Researchers used artificial intelligence to study the careers of 4,500 directors, 70,000 scientists, and 2,000 artists. The most successful among them share an important trait.
By Elissaveta M. Brandon4 minute Read
When it comes to creative careers, success can be hard to achieve and even harder to define. But what if there were a magic formula that could increase your odds of a creative breakthrough?
A new study suggests that this magic formula may well exist. The secret to creativity lies in hitting “hot streaks,” or bursts of repeated successes, like Jackson Pollock’s “drip paintings” begun in the late 1940s, or Peter Jackson’s The Lord of the Rings trilogy in the early 2000s. Published in Nature, the study explores exactly what people do before and during a hot streak. Using artificial intelligence to comb through rich datasets related to artists, film directors, and scientists, the researchers identified a pattern that is present across all three fields. The study author believes it could apply to designers, too.
The pattern goes something like this: Artists experiment with myriad formats, styles, and ideas for months, sometimes years, before they zero in on one of those experiments. According to the study, that becomes the hot streak.
Take abstract artist Jackson Pollock, most famous for his “drip paintings,” the majority of which were produced during his “drip period” from 1947 to 1950. What was he doing right before? Dabbling in drawing, printmaking, and surrealist paintings of humans, animals, and nature.
Now take film director Peter Jackson. Spanning three years (from 2001 to 2003), his The Lord of the Rings trilogy can be understood as his hot streak. Right before, however, Jackson worked on a wide array of film genres, including biography and horror-comedy.
What the two men have in common is that their hot streak was sparked by what the study references as exploration, followed by exploitation. “Before a hot streak, you’re unusually exploratory, then when a hot streak begins, you’re unusually more likely to focus on this one area,” says Dashun Wang, a professor of management and organizations at the Kellogg School of Management at Northwestern University, who led the study.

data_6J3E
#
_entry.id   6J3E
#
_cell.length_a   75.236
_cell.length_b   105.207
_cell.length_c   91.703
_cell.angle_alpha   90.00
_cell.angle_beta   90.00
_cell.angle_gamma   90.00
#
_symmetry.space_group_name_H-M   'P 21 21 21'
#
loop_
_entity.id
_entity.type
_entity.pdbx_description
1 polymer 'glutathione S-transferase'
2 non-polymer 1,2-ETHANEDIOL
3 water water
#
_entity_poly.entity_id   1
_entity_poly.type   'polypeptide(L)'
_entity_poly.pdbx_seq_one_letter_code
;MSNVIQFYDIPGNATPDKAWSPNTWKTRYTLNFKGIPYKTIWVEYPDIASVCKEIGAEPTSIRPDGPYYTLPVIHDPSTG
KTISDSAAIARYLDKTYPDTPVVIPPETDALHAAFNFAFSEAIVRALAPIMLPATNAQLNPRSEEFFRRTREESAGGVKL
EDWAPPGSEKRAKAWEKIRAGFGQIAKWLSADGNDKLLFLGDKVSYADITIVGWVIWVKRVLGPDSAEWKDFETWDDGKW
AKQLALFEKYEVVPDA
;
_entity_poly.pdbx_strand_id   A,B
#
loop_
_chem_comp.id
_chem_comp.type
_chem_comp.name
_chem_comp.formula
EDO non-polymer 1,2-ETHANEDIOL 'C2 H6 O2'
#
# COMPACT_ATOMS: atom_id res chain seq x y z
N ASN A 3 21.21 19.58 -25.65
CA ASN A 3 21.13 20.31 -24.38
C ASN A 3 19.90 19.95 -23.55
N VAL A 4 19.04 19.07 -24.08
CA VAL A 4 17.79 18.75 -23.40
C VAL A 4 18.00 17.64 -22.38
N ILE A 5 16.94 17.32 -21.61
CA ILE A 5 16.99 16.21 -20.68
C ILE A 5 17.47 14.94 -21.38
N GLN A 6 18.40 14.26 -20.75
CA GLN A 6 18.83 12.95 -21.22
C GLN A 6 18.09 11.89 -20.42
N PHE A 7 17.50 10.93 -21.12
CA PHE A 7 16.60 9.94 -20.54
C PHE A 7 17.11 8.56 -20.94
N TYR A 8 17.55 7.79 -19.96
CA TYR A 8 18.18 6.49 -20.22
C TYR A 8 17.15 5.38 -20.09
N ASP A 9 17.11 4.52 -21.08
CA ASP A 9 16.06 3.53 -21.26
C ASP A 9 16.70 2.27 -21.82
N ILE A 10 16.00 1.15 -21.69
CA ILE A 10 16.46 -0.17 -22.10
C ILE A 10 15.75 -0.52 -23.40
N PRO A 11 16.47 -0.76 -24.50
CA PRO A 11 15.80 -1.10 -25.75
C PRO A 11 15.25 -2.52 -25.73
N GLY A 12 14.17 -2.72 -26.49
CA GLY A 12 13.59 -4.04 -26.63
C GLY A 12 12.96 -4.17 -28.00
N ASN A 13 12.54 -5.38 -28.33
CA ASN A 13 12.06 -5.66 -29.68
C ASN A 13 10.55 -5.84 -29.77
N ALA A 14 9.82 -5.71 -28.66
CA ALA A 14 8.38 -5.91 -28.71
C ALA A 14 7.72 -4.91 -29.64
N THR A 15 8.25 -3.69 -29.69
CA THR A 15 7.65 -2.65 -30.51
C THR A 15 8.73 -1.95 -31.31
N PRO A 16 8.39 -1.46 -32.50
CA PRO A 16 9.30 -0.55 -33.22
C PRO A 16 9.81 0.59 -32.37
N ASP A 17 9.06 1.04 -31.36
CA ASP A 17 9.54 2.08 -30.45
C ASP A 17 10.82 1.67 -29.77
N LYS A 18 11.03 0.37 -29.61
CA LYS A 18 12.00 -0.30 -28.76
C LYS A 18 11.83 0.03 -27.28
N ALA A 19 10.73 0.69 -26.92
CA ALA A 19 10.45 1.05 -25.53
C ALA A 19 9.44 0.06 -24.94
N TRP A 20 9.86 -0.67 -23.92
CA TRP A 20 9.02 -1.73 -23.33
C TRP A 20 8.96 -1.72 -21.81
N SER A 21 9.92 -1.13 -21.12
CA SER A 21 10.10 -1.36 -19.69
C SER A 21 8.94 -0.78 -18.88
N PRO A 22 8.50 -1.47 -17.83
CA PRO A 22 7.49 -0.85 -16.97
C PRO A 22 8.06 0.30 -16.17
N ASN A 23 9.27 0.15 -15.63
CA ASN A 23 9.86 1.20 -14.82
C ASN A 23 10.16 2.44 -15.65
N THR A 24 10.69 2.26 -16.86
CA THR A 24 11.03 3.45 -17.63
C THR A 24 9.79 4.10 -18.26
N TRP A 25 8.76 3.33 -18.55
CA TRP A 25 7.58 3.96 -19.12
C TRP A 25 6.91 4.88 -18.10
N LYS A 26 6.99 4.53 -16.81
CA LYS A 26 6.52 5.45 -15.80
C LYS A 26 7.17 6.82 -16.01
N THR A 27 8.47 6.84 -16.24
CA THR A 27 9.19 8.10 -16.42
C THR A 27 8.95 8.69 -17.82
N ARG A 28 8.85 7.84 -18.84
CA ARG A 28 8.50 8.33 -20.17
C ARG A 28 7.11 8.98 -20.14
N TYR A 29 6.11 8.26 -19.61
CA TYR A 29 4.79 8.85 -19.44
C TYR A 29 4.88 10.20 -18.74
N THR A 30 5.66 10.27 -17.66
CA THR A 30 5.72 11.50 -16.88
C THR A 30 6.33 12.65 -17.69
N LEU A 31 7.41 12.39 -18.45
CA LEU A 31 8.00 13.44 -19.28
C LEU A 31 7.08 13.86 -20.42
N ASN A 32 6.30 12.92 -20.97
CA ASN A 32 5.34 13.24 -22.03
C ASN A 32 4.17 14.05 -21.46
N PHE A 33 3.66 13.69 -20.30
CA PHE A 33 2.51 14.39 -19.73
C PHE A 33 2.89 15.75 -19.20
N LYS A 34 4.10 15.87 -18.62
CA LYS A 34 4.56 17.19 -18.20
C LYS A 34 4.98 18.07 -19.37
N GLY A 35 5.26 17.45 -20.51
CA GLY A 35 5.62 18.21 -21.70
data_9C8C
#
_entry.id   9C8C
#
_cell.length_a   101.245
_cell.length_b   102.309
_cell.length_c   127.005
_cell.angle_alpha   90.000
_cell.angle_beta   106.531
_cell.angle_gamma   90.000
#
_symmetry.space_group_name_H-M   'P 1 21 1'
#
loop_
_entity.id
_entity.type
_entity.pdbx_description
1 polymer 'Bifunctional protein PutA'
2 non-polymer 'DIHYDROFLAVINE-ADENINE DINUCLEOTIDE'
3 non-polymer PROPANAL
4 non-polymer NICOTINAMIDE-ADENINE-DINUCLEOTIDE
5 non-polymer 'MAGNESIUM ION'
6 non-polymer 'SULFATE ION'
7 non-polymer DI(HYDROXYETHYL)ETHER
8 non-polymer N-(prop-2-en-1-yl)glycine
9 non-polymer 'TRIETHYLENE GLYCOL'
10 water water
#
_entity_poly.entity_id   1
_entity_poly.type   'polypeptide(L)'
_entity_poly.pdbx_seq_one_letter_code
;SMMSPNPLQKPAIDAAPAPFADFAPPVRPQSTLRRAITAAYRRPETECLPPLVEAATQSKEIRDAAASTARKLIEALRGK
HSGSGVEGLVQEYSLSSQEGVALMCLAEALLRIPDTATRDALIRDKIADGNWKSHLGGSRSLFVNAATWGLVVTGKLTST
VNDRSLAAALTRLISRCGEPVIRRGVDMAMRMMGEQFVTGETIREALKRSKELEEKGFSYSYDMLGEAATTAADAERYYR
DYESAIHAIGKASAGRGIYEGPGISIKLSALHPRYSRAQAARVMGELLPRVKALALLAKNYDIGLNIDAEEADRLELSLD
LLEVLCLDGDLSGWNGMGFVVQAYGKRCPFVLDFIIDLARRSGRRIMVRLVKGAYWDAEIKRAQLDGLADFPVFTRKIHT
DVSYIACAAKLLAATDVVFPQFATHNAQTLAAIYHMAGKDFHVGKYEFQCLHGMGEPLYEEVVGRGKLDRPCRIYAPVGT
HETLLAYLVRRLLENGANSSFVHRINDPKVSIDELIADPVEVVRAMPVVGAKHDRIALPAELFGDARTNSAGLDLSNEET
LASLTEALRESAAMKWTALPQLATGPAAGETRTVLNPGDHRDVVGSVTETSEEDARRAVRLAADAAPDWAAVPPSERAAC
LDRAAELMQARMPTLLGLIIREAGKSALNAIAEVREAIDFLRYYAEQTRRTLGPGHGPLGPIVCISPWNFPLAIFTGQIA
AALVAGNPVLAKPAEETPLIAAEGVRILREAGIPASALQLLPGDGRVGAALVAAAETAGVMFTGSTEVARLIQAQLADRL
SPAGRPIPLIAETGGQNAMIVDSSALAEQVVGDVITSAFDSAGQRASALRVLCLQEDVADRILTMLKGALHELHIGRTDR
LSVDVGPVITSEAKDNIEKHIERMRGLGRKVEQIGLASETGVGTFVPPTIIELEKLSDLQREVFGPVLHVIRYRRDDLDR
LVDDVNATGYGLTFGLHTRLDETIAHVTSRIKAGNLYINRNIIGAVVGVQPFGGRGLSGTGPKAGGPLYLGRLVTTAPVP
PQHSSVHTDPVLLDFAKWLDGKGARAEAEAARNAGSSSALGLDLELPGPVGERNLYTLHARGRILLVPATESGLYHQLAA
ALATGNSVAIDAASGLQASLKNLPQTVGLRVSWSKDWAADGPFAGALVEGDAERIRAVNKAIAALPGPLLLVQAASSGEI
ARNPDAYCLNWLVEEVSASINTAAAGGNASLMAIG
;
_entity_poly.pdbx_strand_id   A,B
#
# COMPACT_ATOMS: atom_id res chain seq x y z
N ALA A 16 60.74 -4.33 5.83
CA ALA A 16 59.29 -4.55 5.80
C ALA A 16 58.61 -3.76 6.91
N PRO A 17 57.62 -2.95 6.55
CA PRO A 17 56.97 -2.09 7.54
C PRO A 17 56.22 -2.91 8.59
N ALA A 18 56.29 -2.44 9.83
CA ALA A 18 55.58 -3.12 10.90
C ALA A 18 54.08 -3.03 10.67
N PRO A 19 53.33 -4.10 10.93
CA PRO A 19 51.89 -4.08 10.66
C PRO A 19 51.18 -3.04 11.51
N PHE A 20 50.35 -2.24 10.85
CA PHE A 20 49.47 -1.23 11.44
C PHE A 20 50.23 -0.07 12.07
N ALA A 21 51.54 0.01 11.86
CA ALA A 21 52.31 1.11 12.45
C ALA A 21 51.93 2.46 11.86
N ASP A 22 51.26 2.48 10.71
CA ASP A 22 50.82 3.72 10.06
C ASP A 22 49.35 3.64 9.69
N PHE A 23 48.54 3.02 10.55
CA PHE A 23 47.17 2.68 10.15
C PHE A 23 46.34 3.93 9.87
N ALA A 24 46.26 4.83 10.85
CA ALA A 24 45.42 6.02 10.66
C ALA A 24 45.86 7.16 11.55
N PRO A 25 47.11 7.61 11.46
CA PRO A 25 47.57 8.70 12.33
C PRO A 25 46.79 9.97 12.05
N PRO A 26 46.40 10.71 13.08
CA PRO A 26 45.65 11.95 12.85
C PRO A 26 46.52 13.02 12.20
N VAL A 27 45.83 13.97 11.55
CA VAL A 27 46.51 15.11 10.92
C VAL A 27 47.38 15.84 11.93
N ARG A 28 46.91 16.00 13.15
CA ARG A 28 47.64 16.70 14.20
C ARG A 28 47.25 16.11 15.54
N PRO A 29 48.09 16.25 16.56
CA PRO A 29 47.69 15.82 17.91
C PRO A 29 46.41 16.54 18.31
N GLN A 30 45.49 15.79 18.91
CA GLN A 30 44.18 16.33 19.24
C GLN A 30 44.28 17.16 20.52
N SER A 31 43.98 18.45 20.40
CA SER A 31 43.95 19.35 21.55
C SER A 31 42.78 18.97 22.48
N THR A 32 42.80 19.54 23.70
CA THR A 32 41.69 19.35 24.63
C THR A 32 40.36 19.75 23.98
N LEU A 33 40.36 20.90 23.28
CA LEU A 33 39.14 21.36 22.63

To understand the underlying dynamics of people’s careers, Wang and his team needed a lot of data. For film directors, they turned to the Internet Movie Database (IMDb), which includes datasets on 79,000 films by almost 4,500 directors. For scientists, they analyzed the career histories of over 20,000 scientists from the Web of Science and Google Scholar. And for artists, they collected over 800,000 images of visual arts from museum and gallery collections, covering the career histories of over 2,000 artists, like Pollock and Vincent van Gogh. They then used AI and image recognition to mine those images, identify different art styles, and trace their evolution over the course of the artists’ careers.
The pattern they discovered can be understood as a sort of magic formula, where the order of the ingredients—exploration, then exploitation—is crucial. By exploration, Wang means trying new things, experimenting with different painting styles or movie genres. And by exploitation, he means a moment of intense focus where Pollock and Jackson did little else but hone their craft and develop their expertise.
In a previous study published in 2018, Wang and his colleagues found that hot streaks usually last four to five years. “Most people have just one hot streak,” he says. And while the common perception was that hot streaks occur mid-career, he says it can happen at any point in your life—as long as you follow this exact pattern.
This means two things. One, you can’t just keep exploring until you hit a gold mine. And two, you can’t dive straight into something without trying out different things first. Well, you can, but your chances for a hot streak would be significantly reduced. Indeed, Wang says, individuals who have only focused on one side of their craft—either solely exploring or solely exploiting—haven’t reached a hot streak.
“What this tells me is that you can’t just start your career, then specialize,” Wang says. “Analysis tells me that exploitation in the absence of great ideas is less likely to be productive. What you need is to think about exploration beforehand.” He cites professional tennis player Roger Federer, who played badminton, basketball, and cricket before turning to tennis. Interestingly, a 2015 report by the International Olympic Committee confirmed that coaches should avoid sports specialization at an early age because “diverse athletic exposure and sport sampling enhance motor development and athletic capacity.”